Flood waters causing destruction in Silver Creek

Some residents say they have never seen the water levels so high.

Silver Creek residents have been prepping for high water in light of last year’s flooding, but what’s happening in some areas is going way beyond expectations. Some people haven’t seen this kind of flooding for 50 years.

Maria Otting and Thomas Koppel, who live in the 500 block of Salmon River Road, have been sandbagging each night till 9 o’clock, adding 1,000 bags each day to a large berm between their property and the Salmon River. They’ve also been pumping water out of their field. They wanted to make sure they wouldn’t have to deal with flooding like they did last year.

But sometime between midnight and 1:30 Thursday morning, their hopes were drowned when the river pushed its way through the berm and onto their field and into their house – leaving a foot of water and sewage in their basement.

Alice and Gary Hucul next door experienced the same destruction. Despite having been sandbagging for three weeks and being prepared for much higher-than-usual water levels, their efforts ended in defeat.

The groundwater had started rising the Friday before, so they had started pumping. But things were manageable. When they went to bed Wednesday night, there was about six inches of water behind the berm. But when they got up at 2:30 a.m. Thursday to put more gas in the pumps, the water levels were a shock – two feet of water in the previously dry basement and three feet in the yard.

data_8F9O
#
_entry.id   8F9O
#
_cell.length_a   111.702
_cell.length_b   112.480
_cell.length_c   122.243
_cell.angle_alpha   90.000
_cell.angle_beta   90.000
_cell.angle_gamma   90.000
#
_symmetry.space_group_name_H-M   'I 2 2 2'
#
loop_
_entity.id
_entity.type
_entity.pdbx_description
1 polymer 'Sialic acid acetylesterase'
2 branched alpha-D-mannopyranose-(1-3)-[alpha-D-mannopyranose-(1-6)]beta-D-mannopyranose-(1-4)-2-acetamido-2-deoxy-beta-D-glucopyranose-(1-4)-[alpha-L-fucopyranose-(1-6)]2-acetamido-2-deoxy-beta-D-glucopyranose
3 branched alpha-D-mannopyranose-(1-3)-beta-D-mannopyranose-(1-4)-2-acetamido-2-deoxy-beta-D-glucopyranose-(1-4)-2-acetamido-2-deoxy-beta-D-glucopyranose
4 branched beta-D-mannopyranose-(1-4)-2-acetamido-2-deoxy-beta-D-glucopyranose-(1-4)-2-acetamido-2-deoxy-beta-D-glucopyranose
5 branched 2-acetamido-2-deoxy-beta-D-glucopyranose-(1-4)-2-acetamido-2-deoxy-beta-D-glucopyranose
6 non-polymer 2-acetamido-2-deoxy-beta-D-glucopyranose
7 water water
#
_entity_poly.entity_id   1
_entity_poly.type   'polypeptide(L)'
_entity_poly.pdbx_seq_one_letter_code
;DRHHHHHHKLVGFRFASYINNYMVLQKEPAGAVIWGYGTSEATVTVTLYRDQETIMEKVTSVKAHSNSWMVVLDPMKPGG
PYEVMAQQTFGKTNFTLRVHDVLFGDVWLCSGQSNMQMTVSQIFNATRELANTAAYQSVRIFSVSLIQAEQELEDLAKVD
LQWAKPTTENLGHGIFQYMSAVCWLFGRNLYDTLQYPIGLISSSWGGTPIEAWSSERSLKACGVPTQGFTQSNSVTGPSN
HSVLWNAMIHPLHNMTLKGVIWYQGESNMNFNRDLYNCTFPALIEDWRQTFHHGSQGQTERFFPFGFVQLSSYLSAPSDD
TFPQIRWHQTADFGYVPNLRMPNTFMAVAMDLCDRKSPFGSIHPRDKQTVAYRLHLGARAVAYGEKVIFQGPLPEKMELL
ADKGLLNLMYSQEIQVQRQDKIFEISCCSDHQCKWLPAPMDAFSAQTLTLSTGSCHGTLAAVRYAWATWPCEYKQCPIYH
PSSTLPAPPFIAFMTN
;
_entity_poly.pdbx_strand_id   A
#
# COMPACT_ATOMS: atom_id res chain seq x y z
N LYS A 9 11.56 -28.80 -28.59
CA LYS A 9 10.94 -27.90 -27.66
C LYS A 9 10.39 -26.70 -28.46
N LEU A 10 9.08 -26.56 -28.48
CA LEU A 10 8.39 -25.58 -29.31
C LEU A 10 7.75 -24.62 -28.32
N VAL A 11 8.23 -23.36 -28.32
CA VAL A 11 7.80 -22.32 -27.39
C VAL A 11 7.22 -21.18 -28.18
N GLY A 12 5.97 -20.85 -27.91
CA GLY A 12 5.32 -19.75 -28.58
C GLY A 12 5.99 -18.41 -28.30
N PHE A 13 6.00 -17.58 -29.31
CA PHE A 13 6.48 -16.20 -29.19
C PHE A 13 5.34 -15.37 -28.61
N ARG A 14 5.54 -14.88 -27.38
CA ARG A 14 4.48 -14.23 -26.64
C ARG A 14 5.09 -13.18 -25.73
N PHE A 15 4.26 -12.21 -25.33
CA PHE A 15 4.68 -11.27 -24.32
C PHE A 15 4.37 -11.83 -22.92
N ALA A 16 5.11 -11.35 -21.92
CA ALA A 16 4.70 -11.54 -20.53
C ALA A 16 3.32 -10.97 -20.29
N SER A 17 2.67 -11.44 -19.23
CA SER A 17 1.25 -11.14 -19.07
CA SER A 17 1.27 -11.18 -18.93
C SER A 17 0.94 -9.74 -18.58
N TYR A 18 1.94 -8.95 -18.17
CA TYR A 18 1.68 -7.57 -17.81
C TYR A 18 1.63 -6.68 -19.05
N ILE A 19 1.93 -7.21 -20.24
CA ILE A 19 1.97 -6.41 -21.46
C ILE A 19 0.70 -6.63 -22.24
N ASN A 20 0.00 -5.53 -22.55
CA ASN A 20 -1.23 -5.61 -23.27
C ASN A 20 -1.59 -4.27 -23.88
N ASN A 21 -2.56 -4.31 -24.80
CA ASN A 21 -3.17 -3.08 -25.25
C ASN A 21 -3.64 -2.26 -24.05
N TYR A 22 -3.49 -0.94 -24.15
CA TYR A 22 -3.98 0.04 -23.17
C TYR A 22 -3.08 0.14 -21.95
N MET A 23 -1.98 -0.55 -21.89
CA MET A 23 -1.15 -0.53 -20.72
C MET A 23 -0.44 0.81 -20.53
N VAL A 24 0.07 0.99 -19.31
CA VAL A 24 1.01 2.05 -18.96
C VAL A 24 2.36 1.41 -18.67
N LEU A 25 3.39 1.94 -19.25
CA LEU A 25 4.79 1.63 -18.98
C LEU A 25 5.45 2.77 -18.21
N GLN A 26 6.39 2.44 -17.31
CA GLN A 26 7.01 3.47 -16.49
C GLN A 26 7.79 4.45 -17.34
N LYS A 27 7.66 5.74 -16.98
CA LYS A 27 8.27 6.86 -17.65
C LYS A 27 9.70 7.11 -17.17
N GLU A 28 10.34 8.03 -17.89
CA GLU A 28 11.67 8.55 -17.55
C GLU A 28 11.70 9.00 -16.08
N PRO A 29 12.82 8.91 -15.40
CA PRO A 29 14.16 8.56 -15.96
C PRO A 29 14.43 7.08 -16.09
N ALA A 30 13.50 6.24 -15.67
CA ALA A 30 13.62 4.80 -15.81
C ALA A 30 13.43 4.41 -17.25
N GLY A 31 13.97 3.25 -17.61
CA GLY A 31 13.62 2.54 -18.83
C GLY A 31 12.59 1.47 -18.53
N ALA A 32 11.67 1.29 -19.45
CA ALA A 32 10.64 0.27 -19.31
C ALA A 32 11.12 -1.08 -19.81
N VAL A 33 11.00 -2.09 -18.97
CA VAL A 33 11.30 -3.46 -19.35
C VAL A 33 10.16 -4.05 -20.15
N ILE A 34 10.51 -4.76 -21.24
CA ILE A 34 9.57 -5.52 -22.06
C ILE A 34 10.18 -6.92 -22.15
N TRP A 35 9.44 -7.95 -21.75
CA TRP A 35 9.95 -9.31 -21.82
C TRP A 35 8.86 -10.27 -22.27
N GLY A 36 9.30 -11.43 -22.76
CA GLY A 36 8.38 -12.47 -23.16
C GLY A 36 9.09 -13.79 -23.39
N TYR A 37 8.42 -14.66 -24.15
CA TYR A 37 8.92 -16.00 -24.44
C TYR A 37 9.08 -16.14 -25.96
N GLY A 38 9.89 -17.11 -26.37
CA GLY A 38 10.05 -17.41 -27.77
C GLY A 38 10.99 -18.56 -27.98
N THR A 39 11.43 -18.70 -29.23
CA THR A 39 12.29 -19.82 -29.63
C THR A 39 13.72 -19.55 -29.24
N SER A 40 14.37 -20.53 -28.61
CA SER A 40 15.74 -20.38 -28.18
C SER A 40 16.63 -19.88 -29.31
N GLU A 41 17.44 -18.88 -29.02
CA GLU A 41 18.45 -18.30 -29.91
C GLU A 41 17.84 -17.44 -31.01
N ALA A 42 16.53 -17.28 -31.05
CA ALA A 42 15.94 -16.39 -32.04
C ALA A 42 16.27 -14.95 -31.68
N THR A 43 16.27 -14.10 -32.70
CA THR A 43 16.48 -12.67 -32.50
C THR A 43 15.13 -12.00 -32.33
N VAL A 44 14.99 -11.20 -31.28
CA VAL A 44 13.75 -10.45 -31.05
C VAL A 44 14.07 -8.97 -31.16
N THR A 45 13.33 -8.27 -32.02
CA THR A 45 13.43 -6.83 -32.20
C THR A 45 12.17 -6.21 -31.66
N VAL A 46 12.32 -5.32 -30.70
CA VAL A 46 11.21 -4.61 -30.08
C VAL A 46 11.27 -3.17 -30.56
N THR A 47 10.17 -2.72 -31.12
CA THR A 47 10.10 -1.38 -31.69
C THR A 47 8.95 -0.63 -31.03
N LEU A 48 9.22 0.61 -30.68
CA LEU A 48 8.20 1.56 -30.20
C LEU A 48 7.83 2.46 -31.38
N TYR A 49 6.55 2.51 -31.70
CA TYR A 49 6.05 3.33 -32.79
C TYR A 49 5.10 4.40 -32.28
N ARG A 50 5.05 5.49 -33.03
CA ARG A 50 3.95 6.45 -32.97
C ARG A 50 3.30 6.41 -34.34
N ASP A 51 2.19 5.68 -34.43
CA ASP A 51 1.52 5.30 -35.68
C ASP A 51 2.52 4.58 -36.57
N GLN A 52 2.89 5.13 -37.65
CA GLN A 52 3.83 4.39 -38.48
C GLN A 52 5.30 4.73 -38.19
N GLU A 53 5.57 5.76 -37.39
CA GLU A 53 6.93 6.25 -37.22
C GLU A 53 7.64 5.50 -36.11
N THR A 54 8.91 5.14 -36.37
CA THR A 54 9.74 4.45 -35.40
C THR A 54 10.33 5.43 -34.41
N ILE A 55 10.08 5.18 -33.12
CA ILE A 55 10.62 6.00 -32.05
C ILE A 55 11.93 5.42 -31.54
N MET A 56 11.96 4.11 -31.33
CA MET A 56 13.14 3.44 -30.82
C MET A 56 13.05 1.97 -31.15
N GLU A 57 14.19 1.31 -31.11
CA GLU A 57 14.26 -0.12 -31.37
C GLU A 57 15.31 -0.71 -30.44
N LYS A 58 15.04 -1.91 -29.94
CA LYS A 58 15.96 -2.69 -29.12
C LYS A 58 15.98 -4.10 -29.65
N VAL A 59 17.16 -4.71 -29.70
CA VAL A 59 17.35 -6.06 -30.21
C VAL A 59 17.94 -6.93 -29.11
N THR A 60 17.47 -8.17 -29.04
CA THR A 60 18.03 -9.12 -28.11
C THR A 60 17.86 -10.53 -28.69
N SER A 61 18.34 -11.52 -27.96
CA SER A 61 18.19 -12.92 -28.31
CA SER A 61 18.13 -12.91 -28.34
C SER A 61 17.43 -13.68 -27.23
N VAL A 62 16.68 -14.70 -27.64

Alice mentions that a family member has been in the area for 50 years and has never seen anything like this.

Related: Flood water rise in Falkland

Barb Puetz lives in the 700 block of Salmon River Road with her spouse Gene – who has a fish ladder and has been counting salmon on the Salmon River for 30 years. They started pumping ground water out of their basement at the end of March, yet they haven’t escaped. Their house is OK, but their barns are flooded. She, too, says her family members say this hasn’t happened for more than 50 years.

Rhiannon Best, who lives in the 1400 block of Salmon River Road, says there was a little bit of water by the shop on her family’s property on Wednesday morning, but they’d sandbagged and felt ready. When she came home from work, however, the shop, pens, chicken coops and hay storage were all under water. She hadn’t had time to move the hay, but thought she would be able to do it Thursday night. That wasn’t to be. So far her house is safe.

Looking on the bright side, Best says maybe her kids will be able to go kayaking on the property.

Related: Salmon River upgraded to flood warning status

Norman Pierce lives on Johnson Road, off Salmon River Road, where a family was evacuated last weekend when their house flooded. Pierce says he’s lived on the road for 43 years and has never seen the water this high.

Back in town, Brad DeMille of DeMille’s Farm Market says he doesn’t remember the levels this high either. As he talks, he motions to the large pool that has filled a good portion of his parking lot. With his characteristic humour, he’s put up a “low wake” sign and suggests people come in, get their tires cleaned for free and buy some excellent fresh asparagus.